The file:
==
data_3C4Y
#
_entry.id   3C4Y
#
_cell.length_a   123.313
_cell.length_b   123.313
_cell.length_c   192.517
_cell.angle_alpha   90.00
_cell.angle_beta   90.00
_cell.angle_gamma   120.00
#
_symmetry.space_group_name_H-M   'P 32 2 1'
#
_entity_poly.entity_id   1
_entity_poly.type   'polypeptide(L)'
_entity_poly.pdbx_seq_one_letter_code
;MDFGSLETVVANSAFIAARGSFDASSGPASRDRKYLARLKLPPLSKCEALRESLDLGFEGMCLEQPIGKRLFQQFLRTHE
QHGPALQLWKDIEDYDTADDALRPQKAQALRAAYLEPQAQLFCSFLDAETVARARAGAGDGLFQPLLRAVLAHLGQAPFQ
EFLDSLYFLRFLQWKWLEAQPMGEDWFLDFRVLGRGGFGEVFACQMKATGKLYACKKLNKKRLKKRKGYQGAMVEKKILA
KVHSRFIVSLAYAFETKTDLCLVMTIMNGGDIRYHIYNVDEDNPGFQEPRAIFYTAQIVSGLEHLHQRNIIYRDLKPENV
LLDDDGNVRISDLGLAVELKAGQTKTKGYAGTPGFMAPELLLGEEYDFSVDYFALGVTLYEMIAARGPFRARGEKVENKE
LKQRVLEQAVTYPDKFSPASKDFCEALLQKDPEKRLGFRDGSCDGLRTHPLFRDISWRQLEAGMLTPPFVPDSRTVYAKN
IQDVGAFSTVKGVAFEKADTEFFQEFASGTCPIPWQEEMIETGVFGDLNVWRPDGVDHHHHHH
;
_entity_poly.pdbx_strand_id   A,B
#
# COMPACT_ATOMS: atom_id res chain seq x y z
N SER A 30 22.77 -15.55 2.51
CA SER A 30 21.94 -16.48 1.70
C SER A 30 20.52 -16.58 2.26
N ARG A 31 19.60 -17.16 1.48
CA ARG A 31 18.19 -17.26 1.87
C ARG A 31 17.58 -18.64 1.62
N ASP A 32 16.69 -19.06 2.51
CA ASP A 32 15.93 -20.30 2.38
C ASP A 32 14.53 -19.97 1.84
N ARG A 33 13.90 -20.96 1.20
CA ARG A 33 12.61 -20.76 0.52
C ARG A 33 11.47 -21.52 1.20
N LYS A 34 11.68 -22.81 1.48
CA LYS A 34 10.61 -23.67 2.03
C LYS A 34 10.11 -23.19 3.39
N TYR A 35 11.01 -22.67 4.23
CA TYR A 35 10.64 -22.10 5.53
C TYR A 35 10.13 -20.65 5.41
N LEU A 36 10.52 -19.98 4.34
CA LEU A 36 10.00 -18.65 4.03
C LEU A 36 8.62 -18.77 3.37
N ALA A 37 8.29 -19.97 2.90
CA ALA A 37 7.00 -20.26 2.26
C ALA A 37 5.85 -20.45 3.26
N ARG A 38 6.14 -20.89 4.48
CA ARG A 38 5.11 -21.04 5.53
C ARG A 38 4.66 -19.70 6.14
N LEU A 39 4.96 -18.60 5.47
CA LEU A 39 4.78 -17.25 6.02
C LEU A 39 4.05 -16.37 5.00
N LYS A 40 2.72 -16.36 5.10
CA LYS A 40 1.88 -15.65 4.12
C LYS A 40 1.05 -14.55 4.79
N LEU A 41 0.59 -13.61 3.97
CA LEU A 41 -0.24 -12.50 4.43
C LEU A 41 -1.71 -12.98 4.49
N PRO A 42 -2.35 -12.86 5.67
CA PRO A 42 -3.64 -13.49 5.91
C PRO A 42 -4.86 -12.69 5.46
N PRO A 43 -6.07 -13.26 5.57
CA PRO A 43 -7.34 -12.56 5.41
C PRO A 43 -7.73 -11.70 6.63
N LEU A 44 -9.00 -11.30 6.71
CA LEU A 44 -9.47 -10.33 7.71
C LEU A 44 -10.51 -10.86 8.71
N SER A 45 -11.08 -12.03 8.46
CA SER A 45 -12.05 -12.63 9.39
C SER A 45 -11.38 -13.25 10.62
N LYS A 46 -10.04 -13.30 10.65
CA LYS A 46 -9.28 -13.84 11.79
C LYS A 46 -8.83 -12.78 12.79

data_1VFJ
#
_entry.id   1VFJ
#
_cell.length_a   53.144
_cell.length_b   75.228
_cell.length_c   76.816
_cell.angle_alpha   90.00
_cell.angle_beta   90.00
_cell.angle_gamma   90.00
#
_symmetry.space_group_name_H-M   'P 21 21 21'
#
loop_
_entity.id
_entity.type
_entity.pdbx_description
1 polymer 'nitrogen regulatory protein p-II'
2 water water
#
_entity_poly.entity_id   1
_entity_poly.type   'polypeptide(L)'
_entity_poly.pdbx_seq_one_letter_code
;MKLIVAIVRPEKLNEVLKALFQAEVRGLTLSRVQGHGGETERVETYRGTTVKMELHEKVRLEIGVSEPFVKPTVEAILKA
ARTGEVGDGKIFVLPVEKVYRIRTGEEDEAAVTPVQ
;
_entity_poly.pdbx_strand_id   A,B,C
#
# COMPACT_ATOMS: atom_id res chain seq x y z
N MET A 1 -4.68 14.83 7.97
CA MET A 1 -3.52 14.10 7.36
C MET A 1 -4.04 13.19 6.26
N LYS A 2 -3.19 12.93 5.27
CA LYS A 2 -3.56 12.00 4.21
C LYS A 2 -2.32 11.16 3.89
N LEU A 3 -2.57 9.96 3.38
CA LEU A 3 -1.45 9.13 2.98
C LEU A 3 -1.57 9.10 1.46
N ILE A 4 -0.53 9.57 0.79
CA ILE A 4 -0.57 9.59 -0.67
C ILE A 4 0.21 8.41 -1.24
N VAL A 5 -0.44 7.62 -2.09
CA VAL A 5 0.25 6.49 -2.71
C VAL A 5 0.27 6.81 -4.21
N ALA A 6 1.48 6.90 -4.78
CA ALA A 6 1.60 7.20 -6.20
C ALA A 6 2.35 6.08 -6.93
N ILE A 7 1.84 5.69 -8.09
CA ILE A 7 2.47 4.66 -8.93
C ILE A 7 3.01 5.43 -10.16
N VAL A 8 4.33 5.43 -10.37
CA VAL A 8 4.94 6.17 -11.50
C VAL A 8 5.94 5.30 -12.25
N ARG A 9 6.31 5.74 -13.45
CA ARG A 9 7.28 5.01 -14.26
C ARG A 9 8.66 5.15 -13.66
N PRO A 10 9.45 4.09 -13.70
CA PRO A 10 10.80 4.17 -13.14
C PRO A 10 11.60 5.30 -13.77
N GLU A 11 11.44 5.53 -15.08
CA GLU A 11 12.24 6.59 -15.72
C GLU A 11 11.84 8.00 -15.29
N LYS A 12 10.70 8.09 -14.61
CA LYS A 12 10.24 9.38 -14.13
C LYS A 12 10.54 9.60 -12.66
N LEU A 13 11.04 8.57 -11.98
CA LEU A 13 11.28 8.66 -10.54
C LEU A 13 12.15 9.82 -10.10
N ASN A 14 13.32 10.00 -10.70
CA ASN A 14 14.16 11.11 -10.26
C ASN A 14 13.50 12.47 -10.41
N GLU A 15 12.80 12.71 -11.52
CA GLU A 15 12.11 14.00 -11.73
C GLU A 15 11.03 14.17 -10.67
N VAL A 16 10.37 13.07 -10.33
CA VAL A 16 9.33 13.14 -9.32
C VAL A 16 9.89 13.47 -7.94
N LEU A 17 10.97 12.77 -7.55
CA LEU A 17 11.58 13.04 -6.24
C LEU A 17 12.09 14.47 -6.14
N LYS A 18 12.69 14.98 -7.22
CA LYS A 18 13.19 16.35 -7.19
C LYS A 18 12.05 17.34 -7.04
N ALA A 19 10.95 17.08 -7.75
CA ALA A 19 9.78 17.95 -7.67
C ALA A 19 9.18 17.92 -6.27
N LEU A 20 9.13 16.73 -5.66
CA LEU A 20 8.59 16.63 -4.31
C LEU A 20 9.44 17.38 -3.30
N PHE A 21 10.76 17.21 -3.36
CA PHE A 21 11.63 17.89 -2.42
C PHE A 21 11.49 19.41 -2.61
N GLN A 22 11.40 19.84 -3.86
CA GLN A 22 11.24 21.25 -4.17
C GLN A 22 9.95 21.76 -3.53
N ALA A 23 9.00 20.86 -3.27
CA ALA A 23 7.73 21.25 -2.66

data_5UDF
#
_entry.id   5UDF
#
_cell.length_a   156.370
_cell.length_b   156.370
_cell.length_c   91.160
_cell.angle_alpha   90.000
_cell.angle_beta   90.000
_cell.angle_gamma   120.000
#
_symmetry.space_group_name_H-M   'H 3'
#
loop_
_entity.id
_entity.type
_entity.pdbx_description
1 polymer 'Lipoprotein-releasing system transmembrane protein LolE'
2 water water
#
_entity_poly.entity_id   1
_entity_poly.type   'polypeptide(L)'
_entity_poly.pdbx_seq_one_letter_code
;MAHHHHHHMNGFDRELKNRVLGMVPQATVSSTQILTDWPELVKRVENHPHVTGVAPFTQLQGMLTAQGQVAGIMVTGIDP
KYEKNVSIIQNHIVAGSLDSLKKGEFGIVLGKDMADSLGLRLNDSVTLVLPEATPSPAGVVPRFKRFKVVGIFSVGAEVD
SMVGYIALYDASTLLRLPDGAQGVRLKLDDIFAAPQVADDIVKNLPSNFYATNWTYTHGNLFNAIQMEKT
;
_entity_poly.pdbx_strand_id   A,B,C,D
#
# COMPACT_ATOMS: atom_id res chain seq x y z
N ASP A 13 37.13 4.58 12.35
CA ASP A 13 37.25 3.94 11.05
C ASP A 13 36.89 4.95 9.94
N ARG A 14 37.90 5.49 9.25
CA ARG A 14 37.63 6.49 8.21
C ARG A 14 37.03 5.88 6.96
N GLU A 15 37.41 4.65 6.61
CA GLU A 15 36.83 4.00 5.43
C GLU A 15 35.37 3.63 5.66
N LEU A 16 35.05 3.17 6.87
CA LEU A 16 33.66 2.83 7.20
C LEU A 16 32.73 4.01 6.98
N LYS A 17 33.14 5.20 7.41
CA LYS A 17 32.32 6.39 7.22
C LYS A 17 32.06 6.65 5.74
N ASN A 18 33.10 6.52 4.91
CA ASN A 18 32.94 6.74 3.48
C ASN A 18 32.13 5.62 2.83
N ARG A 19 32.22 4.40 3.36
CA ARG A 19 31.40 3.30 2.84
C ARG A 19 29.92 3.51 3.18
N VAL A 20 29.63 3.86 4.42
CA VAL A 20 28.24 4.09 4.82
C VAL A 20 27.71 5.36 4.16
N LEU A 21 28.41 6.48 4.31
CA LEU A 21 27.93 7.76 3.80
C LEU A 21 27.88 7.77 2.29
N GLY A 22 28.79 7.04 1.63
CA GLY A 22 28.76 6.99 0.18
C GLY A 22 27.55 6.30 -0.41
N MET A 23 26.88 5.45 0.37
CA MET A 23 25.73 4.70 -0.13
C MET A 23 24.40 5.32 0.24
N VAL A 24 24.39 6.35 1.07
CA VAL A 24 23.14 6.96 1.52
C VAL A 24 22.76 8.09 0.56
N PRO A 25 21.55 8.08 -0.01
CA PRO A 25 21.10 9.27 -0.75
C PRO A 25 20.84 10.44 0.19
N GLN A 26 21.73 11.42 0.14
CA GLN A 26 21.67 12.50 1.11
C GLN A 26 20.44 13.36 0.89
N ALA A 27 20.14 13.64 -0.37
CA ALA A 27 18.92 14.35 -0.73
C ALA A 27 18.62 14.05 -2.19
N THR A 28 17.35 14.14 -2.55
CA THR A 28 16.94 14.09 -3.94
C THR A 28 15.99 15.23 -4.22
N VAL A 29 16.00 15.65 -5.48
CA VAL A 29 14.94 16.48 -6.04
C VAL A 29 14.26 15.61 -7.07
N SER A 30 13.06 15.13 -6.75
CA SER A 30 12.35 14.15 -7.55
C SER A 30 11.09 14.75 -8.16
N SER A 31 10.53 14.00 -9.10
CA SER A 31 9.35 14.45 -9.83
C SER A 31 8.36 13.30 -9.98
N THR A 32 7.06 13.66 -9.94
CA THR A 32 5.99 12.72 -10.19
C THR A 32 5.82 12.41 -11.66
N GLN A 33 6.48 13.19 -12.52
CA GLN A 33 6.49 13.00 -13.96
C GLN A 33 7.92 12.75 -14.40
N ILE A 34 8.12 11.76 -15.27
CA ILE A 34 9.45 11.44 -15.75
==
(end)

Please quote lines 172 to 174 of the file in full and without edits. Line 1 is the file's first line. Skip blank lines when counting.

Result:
CA GLN A 22 11.24 21.25 -4.17
C GLN A 22 9.95 21.76 -3.53
N ALA A 23 9.00 20.86 -3.27